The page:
You can’t touch the tip of the catheter because you don’t want to introduce bacteria into the bladder, because then (as I was to discover) you get a urinary infection. You can’t see or feel the hole you’re aiming for, so if you miss it the tube just slides along the skin, again risking contamination. As soon as you finally DO have it in and push it along the 4cm into the bladder, liquid will come out, so you need to be over some receptacle to collect the piss.
It was a nightmare and added to my stress. It wasn’t even the right solution in the first place. It made the problem worse not better. But still I continued to do it for NINE MONTHS!!!! I guess because they said I had to, and my state of mind was too vulnerable to question it.
I had the first uncontrollable pissing episode about 3 months in – completely wet myself one lunchtime coming back from the shop to my office. A month or two later – during which me and him broke up, my dad told me he was dying, and I moved into a flat on my own – I had the first infection. Antibiotics cleared this up in a weekend, but not long after I was dealing with another (much worse) infection.
In the meantime, I was also doing my best to support my parents as Dad went for various tests, and the diagnosis and prognosis kept changing. He was very seriously, probably terminally ill. Dealing with my own health issues got rather overshadowed.
At the beginning of August 2012 I took myself away for a few days to the Isle of Wight. But I was just… in pieces. My lower pelvis hurt, I kept pissing myself, I was weak, unable to walk well, and I was an emotional wreck trying to hold it together. I called my doctor where I’d left a sample for testing and got some antibiotics, which my ex kindly picked up for me as I made my way home, missing my grandmother’s 90th birthday tea.
After about four rounds of different antibiotics, I finally got rid of that infection and finally decided to stop doing the fucking catheters. I was probably re-infecting myself every day. And it turned out I wasn’t retaining enough wee to justify the need for the procedure anyway! Super!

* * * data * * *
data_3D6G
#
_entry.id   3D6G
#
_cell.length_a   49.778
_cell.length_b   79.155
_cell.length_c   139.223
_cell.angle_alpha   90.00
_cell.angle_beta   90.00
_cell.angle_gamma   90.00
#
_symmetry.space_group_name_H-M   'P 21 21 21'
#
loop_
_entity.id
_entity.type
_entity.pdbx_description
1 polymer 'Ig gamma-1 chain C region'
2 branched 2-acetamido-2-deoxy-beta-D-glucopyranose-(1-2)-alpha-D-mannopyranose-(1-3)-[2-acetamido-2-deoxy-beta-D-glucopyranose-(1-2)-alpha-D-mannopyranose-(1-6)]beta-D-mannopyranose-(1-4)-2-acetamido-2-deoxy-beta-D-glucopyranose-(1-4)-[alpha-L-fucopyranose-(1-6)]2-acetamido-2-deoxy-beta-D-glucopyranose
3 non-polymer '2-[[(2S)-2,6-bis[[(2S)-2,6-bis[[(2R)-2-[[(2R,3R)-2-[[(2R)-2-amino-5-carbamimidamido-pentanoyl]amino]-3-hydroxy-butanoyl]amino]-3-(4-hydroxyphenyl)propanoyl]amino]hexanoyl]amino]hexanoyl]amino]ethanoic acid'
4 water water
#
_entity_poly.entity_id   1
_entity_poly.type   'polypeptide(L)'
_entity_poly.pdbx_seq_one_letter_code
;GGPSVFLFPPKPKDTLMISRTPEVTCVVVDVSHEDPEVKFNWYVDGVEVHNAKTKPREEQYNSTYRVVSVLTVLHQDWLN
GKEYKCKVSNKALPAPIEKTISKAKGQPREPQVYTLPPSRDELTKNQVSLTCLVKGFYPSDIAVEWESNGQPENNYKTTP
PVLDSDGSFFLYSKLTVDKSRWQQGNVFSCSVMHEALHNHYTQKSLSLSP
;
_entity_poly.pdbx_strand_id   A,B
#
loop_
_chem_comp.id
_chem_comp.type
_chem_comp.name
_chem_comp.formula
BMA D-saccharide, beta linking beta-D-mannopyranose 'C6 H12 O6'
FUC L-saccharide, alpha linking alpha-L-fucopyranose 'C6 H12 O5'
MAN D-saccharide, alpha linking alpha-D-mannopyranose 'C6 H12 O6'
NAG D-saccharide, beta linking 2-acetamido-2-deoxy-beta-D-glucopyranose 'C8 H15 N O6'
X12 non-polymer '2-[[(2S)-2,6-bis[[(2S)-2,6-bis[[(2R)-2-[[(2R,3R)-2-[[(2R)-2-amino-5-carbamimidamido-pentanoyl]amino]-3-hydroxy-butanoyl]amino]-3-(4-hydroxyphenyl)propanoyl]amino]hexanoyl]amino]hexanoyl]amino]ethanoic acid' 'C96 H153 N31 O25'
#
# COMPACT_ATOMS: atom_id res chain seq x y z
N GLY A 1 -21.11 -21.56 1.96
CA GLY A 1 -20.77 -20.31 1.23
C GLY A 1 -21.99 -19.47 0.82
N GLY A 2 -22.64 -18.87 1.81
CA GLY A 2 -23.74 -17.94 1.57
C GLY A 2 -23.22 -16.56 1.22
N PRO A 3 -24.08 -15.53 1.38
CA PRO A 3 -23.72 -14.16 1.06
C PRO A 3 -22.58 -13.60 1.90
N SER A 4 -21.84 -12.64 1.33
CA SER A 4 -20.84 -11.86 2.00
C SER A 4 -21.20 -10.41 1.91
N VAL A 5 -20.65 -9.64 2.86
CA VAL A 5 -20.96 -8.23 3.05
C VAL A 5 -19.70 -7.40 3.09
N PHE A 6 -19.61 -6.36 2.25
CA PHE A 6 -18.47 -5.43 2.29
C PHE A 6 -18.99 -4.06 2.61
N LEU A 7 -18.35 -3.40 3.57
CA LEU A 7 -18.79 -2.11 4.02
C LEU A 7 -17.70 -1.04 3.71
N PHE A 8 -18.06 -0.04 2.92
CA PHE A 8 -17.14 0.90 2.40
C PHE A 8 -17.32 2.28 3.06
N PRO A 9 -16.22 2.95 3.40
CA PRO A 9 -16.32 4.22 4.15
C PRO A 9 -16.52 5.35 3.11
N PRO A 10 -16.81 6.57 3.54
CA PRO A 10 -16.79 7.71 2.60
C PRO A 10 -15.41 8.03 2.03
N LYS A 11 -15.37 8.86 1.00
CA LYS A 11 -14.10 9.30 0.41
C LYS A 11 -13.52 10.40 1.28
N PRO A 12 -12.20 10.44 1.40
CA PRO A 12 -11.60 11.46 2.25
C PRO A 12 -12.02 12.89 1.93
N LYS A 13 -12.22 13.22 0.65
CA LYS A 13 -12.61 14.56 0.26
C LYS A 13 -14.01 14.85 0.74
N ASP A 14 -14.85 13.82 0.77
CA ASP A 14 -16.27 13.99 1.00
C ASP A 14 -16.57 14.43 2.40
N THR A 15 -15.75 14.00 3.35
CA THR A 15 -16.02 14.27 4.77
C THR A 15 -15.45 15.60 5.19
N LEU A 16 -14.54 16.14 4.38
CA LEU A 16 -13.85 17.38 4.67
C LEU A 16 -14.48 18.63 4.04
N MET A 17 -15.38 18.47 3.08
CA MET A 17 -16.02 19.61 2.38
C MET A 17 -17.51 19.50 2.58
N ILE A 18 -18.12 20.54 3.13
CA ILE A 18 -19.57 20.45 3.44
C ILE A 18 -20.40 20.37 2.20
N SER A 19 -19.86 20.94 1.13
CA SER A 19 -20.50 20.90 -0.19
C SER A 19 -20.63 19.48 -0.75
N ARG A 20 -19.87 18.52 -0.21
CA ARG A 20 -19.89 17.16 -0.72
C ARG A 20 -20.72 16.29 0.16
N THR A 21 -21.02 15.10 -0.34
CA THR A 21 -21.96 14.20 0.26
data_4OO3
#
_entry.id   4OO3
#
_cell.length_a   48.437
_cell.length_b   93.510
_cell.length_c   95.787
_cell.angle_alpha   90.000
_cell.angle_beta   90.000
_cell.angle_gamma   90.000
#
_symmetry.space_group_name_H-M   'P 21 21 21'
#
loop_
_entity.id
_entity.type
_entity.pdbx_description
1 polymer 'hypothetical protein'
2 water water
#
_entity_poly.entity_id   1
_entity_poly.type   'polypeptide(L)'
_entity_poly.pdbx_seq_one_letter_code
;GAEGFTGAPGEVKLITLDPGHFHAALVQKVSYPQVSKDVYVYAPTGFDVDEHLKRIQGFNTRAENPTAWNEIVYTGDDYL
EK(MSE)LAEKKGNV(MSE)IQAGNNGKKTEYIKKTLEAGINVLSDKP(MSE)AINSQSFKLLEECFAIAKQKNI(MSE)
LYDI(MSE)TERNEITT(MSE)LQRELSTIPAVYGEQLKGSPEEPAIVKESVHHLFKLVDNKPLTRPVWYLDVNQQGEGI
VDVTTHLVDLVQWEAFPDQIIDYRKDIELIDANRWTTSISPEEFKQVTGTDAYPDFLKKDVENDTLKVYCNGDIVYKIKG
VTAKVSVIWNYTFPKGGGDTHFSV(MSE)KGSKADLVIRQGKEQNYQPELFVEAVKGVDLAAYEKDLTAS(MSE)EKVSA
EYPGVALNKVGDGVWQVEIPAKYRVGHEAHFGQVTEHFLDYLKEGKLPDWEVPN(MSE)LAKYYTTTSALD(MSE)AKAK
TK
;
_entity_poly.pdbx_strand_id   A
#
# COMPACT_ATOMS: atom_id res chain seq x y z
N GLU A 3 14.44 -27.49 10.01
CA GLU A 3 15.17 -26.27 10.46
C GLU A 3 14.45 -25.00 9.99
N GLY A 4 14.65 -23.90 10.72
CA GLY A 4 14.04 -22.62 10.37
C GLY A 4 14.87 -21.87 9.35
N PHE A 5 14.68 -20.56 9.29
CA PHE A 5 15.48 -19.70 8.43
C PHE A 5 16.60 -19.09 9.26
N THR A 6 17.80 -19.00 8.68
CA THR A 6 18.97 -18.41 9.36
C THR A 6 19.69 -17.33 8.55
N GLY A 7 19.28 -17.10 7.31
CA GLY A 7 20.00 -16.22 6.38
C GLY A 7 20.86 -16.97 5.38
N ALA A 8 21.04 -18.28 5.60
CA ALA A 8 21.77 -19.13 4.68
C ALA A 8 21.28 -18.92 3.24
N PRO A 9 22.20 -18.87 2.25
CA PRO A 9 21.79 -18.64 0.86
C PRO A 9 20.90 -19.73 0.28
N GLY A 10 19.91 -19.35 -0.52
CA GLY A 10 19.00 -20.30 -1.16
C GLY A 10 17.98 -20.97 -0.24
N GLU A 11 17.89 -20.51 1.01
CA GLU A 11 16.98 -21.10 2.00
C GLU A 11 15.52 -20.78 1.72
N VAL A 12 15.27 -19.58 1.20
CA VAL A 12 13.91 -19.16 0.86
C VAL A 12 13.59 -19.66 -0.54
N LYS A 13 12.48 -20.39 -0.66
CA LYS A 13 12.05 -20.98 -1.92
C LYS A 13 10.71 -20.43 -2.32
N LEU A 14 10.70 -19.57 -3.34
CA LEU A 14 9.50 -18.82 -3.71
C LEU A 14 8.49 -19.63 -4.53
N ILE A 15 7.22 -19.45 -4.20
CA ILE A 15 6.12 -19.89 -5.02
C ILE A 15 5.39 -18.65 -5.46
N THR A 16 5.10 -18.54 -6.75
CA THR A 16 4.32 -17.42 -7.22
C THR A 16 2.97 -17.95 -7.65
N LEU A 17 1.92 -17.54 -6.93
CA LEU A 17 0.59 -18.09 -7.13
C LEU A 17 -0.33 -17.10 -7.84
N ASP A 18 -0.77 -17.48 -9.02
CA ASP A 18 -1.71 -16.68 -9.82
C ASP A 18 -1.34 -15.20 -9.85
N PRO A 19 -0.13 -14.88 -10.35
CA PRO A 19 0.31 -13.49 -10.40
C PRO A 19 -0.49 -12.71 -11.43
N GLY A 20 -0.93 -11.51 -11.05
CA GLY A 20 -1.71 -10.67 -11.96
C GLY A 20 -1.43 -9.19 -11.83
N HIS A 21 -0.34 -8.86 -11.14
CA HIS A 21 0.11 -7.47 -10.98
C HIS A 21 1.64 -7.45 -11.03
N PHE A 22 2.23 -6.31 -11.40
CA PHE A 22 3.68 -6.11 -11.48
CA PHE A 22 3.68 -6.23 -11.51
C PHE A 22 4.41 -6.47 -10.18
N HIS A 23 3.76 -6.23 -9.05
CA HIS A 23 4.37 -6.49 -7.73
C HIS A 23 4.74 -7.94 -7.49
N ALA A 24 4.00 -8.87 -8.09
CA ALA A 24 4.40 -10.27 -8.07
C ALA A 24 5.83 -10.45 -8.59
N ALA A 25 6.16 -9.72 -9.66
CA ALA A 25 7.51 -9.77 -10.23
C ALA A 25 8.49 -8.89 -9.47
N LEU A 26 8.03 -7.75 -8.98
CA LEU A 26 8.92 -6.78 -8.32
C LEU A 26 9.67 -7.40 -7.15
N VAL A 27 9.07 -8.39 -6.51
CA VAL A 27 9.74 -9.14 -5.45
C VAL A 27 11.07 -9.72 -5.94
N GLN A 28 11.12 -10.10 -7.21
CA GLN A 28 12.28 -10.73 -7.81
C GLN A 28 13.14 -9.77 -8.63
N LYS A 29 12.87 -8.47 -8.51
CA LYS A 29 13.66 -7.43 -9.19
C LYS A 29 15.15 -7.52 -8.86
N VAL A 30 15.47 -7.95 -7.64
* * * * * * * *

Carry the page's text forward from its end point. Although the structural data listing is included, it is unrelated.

Some months later, still having problems (worse ones than before this whole thing started), I was referred to a urologist. She called my two (different bacteria) catheter-caused infections ‘recurrent UTIs’ and wanted to stick a camera in my bladder. I refused. It was the first time I’d ever defied a doctor. It was very upsetting.
Nine years later and I’m still dealing with the physical effects of this time, though I have learned the problem comes from that fall in 2010: something to do with an irritated pudendal nerve, a hypertonic (too tight) pelvic floor and fungal overgrowth/lymph retention. It’s finally healing now.
What’s more, I am forever changed mentally by the experience. The incompetence of the people supposedly looking after me absolutely destroyed my trust in medical practitioners. Being incontinent destroyed my self-confidence (nothing like pissing problems to make you feel like an old woman). The episode was the final straw in me being so damn compliant with the health system and was the beginning of taking back control of my body.
So I overcame the (bacterial) infections but still had the problems, and Dad got more ill and then died. It all hit me very profoundly and the next year I had a revelation that the interferon was doing more than I thought…
*Another significant incident that didn’t seem like much at the time (see also dislocated ankle and ‘inner ear virus’).